GROSS: And he says over and over, I'm minding my business. Please leave me alone. Please leave me alone.
TAIBBI: Right. Right. And there's a dynamic here that I think is probably lost on people who don't know how this works. And I didn't know how this works, but when I spoke to police officers, they told me that, you know, if you go into a precinct and a lieutenant says to you, hey, I saw a guy standing on a corner over at X, Y or Z neighborhood; I want you to go pick him up; you can't just go to that corner and tell the guy to move off the corner or move around the block, you have to actually arrest the guy and so that there's a number that you can prove to your boss that you did something. And I think that's part of the dynamic here.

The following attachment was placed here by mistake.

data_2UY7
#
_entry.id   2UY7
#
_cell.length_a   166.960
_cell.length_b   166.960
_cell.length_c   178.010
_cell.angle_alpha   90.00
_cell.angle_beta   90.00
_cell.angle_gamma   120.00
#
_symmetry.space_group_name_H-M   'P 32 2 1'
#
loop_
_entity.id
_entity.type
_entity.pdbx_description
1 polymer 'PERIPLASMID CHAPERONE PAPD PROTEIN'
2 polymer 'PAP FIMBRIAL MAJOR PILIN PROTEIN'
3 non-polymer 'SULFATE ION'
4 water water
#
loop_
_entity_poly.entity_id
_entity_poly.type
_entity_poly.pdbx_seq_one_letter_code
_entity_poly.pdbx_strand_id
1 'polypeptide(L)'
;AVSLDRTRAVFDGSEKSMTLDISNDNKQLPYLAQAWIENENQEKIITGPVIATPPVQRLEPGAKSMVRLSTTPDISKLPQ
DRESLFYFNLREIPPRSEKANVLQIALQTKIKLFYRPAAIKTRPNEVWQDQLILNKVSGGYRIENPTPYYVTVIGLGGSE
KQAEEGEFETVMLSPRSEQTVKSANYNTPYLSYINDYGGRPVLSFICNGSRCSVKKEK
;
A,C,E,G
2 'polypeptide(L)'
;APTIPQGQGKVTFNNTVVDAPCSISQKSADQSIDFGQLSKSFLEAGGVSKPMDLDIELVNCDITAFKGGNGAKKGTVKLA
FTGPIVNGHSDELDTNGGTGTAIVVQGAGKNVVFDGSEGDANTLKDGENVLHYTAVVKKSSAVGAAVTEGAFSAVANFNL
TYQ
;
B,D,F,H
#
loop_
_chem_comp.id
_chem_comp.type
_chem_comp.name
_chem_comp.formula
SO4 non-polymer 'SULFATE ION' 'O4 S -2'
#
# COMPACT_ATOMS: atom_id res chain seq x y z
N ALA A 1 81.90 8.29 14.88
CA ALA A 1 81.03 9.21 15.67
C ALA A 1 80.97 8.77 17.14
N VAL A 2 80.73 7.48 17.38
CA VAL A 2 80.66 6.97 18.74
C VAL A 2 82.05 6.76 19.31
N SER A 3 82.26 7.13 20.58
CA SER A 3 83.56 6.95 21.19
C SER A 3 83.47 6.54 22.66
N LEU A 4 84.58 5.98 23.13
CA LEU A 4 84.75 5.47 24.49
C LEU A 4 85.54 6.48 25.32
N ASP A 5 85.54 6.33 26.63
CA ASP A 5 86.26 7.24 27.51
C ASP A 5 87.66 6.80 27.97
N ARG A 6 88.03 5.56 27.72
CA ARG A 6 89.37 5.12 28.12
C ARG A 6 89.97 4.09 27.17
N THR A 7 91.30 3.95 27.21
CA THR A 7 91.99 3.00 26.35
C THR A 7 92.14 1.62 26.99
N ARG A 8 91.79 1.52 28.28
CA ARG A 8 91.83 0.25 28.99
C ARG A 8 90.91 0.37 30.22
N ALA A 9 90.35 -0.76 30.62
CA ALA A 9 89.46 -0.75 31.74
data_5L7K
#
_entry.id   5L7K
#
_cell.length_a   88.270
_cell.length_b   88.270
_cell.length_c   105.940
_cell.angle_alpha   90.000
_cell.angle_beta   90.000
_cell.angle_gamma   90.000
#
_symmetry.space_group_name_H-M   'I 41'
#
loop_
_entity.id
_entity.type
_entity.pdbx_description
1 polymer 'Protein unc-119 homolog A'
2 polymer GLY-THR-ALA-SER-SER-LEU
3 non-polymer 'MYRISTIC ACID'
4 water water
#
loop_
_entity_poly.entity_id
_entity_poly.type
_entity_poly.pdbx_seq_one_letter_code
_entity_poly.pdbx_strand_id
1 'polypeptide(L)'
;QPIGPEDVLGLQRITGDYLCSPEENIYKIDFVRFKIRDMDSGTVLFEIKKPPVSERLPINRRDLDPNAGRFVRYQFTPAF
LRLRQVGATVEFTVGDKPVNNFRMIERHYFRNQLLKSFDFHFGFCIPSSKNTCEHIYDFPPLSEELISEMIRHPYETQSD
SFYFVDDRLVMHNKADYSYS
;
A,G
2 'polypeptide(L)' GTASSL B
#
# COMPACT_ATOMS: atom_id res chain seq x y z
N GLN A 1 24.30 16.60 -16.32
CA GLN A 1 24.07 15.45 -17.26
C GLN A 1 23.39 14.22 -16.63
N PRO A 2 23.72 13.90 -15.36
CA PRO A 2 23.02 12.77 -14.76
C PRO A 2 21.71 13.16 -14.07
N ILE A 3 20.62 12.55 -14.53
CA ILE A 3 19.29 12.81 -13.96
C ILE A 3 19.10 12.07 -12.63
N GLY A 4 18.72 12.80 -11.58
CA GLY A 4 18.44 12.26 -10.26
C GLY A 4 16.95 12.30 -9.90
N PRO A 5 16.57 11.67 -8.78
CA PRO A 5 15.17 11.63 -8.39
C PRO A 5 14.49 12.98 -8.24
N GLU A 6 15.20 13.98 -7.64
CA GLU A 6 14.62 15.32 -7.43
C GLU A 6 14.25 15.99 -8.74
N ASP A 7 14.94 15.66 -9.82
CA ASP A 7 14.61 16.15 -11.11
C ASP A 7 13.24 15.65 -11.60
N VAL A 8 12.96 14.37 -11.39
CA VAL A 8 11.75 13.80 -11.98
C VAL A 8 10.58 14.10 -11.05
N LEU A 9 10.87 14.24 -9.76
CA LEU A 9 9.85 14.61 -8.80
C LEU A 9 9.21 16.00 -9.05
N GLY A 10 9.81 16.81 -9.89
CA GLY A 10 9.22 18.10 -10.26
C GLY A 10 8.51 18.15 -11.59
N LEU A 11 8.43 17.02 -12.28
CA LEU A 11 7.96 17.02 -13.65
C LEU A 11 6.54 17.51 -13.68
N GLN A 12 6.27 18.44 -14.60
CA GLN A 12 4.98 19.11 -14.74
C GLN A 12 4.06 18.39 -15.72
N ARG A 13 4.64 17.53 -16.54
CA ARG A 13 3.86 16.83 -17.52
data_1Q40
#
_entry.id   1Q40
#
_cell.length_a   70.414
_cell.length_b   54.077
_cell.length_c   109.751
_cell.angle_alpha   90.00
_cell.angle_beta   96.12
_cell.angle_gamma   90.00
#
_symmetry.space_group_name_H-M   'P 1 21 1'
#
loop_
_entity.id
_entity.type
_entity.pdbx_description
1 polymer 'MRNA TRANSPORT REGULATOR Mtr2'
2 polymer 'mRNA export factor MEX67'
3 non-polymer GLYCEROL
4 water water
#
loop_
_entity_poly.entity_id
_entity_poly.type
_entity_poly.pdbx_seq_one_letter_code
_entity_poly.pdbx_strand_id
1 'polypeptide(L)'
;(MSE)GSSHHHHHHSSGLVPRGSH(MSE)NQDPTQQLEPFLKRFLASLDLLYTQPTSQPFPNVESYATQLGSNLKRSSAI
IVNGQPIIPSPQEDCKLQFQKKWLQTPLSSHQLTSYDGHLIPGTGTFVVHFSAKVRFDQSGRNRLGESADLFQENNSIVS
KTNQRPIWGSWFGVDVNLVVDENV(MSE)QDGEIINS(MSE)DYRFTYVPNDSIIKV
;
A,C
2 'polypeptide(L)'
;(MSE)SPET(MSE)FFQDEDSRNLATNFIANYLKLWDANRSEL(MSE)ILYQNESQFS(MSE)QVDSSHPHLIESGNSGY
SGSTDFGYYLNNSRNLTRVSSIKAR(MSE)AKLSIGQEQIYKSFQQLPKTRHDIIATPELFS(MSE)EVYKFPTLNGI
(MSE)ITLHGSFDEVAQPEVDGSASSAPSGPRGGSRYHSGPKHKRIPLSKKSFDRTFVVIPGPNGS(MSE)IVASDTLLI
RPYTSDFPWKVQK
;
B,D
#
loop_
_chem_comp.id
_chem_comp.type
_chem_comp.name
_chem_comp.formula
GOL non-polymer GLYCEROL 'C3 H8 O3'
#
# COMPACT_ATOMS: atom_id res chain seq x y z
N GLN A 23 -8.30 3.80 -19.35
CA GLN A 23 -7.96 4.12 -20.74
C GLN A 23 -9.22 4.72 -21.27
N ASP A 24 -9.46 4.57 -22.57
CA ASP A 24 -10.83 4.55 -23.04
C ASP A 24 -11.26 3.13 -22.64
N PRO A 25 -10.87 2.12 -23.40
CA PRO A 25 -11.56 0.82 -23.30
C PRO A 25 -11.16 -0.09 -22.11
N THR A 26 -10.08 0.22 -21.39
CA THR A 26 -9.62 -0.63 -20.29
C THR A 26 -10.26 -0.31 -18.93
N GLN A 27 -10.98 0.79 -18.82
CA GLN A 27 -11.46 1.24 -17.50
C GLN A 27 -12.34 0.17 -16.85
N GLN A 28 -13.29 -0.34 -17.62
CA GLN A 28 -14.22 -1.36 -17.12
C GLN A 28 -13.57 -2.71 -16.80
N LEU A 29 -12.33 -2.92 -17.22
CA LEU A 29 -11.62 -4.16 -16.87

My theory here is that the officers in question were told that they had to pick up Garner. The police as much as said that they were there because they were responding to, quote-unquote, "specific conditions that had been seen by a superior officer on the way to the precinct that day." And I think Garner was - he was those specific conditions. And they didn't have the option of just telling him to move or go away. They had to pick him up. And that's why there was this, what should have been a nothing incident and should never have devolved into anything violent turned into this deadly melee.
GROSS: So the implication in your book is that the police saw the fight - the fight that Garner broke up - did nothing about the fight but then came to get Garner...
GROSS: ...The guy who broke up the fight.